Terry Allen Kramer, the late heiress and theater producer behind Kinky Boots, Hello, Dolly!, and The Goat, or Who Is Sylvia?, was as famous for her lavish, art-filled homes and she was for the five Tony Awards to her name. Before she died in May of this year, her stacked collection of Impressionist and Modern artwork—including major pieces by Picasso, Degas and Matisse—were displayed across her New York City penthouse and her opulent mansion in Palm Beach, Florida.
Now, you can get a taste of Kramer’s signature style—and, if you have enough money, own a piece of it, too. Beginning this fall, more than 260 pieces from Kramer’s estate will hit the auction block across multiple sales at Christie’s New York. Together, they are estimated to bring in as much as $21 million.
Kramer’s collection “reflects the spirit of adventure and sense of fun she was legendary for, spanning the best of Modern art from the late-19th to mid-20th centuries,” Max Carter, head of Christie’s Impressionist and Modern art department, said in a statement. “There’s a sense of vividness and immediacy to it.”
At a dedicated sale on October 16, a selection of Kramer’s porcelain, prints, furniture, and decor will be held at the auction house’s Rockefeller Center headquarters. But the greatest hits of the producer’s storied collection will be saved for Christie’s evening sale of Impressionist and Modern art on November 11.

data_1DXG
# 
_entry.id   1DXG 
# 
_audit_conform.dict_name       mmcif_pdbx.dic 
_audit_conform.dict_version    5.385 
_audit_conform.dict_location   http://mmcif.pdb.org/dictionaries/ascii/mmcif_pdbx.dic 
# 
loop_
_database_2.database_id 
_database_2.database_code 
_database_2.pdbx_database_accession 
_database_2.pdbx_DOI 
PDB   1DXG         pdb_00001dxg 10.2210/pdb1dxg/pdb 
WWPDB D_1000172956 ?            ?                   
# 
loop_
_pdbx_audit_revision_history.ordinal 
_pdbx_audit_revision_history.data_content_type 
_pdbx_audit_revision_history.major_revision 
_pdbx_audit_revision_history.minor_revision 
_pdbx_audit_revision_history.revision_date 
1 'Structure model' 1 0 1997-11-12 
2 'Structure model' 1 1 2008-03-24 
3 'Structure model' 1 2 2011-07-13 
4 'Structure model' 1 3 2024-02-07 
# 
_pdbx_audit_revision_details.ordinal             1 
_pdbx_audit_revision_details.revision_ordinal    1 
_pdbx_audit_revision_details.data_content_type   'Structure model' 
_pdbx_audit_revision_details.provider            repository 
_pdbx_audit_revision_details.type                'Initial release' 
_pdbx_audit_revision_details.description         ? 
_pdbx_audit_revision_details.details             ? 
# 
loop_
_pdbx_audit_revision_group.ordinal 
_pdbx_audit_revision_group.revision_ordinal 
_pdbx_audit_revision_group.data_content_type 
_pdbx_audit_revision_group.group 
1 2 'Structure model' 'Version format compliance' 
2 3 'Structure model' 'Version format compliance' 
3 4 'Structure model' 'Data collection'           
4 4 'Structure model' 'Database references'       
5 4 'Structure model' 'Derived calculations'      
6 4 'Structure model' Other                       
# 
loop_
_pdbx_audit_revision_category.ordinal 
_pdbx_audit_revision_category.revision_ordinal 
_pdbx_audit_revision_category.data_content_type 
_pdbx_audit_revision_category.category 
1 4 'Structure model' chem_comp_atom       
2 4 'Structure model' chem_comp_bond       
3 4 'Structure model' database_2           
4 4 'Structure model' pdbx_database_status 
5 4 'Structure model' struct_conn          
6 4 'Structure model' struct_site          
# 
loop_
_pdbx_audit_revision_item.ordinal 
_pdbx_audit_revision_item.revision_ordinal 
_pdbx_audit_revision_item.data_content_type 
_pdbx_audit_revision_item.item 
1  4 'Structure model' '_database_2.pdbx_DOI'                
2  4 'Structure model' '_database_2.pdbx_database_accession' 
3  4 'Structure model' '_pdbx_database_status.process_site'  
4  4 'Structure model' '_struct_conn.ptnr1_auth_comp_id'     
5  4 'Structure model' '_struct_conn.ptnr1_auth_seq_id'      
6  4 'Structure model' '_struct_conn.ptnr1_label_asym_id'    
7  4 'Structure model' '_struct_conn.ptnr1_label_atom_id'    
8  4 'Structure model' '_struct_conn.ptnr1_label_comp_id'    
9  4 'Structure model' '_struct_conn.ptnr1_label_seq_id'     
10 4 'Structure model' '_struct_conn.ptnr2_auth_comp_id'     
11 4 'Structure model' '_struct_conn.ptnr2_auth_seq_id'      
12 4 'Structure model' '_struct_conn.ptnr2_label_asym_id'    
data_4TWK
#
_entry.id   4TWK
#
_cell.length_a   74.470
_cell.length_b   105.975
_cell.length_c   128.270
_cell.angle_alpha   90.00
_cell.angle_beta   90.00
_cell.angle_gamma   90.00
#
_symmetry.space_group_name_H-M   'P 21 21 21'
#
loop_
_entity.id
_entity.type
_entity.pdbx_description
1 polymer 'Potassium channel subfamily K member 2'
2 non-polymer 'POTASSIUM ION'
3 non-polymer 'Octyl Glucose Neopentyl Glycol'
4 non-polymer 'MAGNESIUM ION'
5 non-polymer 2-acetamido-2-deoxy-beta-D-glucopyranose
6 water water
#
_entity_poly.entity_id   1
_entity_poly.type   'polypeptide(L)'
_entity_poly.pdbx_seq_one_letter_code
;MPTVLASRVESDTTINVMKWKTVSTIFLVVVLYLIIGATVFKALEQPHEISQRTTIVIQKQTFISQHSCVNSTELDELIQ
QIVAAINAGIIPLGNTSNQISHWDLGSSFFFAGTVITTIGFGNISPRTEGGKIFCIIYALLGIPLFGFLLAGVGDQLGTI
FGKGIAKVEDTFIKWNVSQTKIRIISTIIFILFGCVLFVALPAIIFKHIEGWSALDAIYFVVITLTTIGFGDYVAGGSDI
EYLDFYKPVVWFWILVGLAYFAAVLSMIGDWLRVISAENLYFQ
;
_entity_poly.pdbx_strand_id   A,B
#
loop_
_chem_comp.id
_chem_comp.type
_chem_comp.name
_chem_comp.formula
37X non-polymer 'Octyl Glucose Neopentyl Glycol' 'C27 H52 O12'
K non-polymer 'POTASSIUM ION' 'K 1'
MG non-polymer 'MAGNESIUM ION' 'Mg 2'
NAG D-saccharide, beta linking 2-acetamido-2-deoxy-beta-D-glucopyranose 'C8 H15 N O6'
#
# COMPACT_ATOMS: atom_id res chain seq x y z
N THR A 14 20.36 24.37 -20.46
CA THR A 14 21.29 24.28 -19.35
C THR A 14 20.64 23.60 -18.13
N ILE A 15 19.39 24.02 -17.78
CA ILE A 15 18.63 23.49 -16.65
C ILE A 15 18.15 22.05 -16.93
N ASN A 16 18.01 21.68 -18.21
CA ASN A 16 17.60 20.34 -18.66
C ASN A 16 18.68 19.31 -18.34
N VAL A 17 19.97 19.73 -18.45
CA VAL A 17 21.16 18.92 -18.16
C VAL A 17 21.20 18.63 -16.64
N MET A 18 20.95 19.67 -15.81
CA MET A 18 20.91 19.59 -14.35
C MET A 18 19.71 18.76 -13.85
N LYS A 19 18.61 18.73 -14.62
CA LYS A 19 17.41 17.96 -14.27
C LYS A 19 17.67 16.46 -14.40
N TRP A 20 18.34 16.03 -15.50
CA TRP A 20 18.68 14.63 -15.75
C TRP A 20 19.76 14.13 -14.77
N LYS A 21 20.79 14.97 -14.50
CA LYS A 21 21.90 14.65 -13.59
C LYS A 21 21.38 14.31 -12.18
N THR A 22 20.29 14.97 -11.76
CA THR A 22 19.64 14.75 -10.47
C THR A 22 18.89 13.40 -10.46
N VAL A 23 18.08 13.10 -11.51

The top lot is Pablo Picasso’s painting Buste d’homme (1968), which is estimated to sell for between $9 million and $12 million. Also on offer is Camille Pissarro’s 1892 canvas Jardin et poulailler chez Octave Mirbeau, Les Damps (which carries a pre-sale estimate of $4 million to $6 million) and a 1937 drawing by Salvador Dalí, Naissance de l’ameublement paranoïaque, which was used as the basis for his Mae West lips couch ($700,000 to $1 million).
Kramer was born in New York in 1933, the daughter of Wall Street financier Charles Allen, Jr. Though she didn’t produce her first play until age 41, she quickly developed a reputation for backing big-budget productions, including several major revivals, that would go on to become long-running hits.
Battling complications from pneumonia, Kramer died in Manhattan in May. She was 85.
The producer’s southeast Florida estate, a 37,500-square-foot Italian Renaissance-style mansion called La Follia, sold for $105 million earlier this summer. The sale broke an 11-year-old Palm Beach record previously set when Donald Trump sold his mansion to Russian billionaire Dmitry Rybolovlev for $95 million in 2008. Kramer’s Manhattan penthouse is currently on the market for $45 million.
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